The values of the absolute resistance of the Sample (Rs) and Reference (Rr) elements are measured and the ratio Rs / Rr determined. A database calibration is used to determine the actual depth of corrosion given Rs / Rr, and from this, information on rate of corrosion may be calculated if required. The database calibration depicts how the value of Rs / Rr varies as a function of depth of corrosion. It is important to realise that each thickness and style of probe element has its own database calibration, and that accurate ER measurements can only be obtained by reference to this characteristic. A typical characteristic is shown in figure 4.1.


ER probes are configured in several element geometries, the most common being wire loops, cylindrical tubes and flush mounted strips. Cormon have recently developed a Band probe for service in pitting corrosion situations where scaling and physical damage are possible.

Selection of the most appropriate probe and its location depends on a number of factors. Probes should be located at:

– Positions of special sensitivity where turbulence, velocity mixing, temperature of pH etc. may be of concern.

– Positions where upsets may occur i.e. after inhibitor addition, acid concentration or separation.

– Sites where abrupt changes occur such as plant metallurgy, process fluids, etc.

– Positions where from experience the highest corrosion rates would be expected.

ER probes are available in a variety of materials to suit various metallurgical applications. Probes are designed to accommodate a wide range of pressures and temperatures. Typical of the upper working limits of standard probes 6000psi and 250°C, although custom built designs may be able to extend this operation.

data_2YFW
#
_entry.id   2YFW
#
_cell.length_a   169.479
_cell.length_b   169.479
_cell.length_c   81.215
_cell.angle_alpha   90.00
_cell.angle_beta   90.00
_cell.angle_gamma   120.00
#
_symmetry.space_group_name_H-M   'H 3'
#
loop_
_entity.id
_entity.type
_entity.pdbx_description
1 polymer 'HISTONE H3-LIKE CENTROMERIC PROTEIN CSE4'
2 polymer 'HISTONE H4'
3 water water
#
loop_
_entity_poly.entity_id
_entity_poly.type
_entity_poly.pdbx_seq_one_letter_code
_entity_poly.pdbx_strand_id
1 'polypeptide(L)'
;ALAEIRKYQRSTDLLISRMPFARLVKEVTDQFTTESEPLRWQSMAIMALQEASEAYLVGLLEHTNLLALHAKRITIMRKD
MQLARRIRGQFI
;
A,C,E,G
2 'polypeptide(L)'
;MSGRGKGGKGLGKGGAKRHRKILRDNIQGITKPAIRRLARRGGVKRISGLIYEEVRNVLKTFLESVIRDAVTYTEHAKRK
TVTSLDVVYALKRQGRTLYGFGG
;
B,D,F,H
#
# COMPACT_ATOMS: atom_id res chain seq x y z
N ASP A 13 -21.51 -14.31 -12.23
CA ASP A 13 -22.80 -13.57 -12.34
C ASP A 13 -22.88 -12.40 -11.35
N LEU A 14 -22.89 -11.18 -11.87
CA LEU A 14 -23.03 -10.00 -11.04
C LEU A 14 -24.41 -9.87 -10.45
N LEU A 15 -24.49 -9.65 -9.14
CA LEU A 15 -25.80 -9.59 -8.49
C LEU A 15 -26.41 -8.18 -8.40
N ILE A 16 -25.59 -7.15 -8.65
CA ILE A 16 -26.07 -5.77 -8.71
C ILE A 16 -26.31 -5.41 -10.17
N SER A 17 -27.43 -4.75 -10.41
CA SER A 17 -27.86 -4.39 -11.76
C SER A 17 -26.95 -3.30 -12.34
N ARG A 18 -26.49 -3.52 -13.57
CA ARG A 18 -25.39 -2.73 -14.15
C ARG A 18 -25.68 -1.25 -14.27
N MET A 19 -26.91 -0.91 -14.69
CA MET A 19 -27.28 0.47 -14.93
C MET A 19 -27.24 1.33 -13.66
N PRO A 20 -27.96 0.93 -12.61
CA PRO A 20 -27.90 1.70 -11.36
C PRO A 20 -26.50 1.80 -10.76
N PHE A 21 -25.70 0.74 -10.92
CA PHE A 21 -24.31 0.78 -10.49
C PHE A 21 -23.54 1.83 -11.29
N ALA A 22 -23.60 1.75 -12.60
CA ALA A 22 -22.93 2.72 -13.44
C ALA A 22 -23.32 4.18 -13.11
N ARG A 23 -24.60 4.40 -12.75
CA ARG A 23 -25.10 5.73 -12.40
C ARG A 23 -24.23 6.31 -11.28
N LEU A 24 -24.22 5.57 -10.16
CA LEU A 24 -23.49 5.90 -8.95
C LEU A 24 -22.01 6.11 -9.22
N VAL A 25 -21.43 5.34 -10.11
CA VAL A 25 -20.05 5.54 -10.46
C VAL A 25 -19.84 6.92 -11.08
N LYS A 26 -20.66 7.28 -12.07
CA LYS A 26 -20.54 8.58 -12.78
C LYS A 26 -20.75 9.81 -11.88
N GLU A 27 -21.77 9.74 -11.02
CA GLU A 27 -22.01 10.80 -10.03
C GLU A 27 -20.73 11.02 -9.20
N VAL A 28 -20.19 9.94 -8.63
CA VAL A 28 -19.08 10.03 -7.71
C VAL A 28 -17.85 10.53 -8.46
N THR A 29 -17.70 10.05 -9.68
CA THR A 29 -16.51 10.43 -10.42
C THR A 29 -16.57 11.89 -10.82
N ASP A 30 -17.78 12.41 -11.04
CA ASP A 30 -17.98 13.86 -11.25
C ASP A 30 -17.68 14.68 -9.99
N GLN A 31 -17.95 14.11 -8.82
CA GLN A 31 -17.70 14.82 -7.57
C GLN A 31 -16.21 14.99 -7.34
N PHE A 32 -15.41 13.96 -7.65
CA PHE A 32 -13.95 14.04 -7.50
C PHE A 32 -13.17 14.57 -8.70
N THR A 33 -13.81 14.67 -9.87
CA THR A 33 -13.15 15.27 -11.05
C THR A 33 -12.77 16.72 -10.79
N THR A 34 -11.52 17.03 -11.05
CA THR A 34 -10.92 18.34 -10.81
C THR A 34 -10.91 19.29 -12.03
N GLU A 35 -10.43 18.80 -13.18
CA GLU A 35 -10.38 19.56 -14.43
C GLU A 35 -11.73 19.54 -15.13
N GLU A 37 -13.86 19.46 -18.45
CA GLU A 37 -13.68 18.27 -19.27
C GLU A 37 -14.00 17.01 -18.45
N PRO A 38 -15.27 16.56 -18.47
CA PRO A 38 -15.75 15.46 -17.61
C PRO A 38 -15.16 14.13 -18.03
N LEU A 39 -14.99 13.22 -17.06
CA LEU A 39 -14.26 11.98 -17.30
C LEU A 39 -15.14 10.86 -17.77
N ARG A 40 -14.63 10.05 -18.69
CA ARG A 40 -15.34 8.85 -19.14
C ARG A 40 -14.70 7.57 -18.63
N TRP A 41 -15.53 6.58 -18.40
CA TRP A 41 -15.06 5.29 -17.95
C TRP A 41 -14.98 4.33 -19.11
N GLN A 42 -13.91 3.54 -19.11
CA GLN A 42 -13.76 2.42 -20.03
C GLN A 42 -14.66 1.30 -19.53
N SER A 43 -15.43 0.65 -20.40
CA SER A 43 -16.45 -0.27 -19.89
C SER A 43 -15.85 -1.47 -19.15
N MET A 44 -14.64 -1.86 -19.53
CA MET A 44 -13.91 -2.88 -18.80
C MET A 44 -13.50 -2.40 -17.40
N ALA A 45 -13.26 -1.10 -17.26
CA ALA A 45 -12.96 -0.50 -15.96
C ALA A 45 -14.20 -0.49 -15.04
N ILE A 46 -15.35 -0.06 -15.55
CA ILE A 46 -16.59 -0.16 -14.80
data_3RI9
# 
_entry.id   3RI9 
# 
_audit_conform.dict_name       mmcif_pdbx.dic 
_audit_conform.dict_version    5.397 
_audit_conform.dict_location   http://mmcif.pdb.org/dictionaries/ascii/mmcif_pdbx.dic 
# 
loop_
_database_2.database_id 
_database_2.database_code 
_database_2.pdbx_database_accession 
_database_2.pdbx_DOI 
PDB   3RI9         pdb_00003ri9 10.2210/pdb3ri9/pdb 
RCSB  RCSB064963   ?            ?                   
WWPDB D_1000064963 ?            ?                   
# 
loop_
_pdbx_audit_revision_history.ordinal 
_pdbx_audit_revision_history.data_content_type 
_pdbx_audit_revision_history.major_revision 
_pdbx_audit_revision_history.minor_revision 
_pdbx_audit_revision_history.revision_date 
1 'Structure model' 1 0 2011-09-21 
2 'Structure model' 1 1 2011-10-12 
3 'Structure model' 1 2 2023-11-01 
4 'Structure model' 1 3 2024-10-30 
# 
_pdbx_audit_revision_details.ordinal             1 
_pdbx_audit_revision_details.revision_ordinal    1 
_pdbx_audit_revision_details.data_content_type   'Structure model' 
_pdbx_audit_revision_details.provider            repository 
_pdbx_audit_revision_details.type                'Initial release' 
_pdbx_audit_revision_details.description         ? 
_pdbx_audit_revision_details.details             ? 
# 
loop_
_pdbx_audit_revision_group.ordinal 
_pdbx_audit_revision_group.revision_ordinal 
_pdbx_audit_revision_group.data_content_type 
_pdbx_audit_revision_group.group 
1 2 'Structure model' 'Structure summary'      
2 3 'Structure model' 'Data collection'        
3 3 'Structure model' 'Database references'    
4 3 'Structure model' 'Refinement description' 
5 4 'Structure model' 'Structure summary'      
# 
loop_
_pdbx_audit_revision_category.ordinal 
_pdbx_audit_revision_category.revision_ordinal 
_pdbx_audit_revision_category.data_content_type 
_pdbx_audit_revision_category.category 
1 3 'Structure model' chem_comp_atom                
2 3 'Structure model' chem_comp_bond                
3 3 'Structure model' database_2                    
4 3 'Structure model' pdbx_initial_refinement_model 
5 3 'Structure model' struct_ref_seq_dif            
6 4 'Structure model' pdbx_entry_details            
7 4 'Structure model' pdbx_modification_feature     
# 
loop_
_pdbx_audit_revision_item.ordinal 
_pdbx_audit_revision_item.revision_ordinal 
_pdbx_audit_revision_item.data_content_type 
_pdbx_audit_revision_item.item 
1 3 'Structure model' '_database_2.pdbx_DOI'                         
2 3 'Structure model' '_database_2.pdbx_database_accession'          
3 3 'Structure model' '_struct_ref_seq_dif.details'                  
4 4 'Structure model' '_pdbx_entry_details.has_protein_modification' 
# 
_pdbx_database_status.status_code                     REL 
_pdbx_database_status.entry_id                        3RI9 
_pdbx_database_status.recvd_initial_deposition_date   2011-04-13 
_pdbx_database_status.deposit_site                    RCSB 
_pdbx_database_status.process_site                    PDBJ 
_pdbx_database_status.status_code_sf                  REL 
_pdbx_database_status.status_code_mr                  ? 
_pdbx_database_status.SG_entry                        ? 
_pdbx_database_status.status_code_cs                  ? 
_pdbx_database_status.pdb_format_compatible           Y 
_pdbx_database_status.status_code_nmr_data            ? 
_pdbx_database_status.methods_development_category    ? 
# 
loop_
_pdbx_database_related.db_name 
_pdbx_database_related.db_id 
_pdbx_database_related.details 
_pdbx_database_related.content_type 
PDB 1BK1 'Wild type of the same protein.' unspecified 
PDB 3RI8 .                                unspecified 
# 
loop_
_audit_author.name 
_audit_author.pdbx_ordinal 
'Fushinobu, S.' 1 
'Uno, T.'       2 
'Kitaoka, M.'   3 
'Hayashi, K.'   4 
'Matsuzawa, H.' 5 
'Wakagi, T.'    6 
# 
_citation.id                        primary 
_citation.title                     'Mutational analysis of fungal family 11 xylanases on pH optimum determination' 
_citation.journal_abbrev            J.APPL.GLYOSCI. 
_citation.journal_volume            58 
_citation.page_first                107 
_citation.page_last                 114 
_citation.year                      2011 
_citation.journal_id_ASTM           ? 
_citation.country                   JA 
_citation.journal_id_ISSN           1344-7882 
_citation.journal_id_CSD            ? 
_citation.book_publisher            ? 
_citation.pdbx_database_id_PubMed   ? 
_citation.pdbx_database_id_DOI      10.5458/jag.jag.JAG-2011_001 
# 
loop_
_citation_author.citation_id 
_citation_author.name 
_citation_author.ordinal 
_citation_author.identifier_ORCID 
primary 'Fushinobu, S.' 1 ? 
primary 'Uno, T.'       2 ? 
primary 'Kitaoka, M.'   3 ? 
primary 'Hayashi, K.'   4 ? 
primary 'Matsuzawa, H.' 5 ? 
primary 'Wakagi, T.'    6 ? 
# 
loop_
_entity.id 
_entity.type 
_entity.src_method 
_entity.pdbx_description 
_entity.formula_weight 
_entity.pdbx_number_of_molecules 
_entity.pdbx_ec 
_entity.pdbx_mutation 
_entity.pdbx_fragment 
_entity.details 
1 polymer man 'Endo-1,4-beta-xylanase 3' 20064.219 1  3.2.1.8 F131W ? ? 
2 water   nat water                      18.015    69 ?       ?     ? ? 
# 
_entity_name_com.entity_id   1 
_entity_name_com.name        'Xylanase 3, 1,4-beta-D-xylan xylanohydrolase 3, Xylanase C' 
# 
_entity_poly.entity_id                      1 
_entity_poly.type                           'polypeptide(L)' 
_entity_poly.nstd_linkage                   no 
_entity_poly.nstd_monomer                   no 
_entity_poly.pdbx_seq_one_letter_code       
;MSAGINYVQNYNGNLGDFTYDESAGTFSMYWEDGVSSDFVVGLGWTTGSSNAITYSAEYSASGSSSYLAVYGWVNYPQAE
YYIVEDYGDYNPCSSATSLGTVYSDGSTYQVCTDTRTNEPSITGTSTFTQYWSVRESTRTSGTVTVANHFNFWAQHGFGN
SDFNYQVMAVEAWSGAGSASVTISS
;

Process probes are available in both fixed and retrievable configurations.
(see section 7).


ER probes may be monitored manually using portable equipment, automatically/continuously using single, multichannel hardwired instruments, via a computer controlled on-line system or by means of data logging equipment.


The CORMON IER 2000 is a battery powered instrument designed to carry out field measurements of ER probes. The instrument lead couples to the in-situ probe, and a simple sequence enables quick and easy evaluation of the probe to be made.

This provides the basic technique whereby corrosion information is gathered on a periodic basis.

The IER 2000 Instrument is BASEEFA approved for operation in hazardous environments.


The cormon Data Collection Units are free standing remote data logging instruments in either ER or LPR configuration. When installed at a probe site the units make and store measurements at programmed intervals over any period. These robust, simple to use but highly efficient instruments also have an error messaging system to indicate when an acceptable measurement cannot be made – when the probe life has expired for example. The benefits of data logging include:

• Much more information achieved at moderate cost with minimum manpower

• Better quality of information and better understanding of its relation to time and process conditions.

• Ease and flexibility of operation that frees time once spent on data acquisition and handling for problem solving


For details of Cormon’s full range of hard-wired single and multichannel instrumentation as well as fully automatic microprocessor controlled systems, the reader is referred to the CORMON product binder.

FIGURE 4.3 Calibration characteristic for a T20 tubular element probe showing the non-linear relationship between element resistance and depth of corrosion.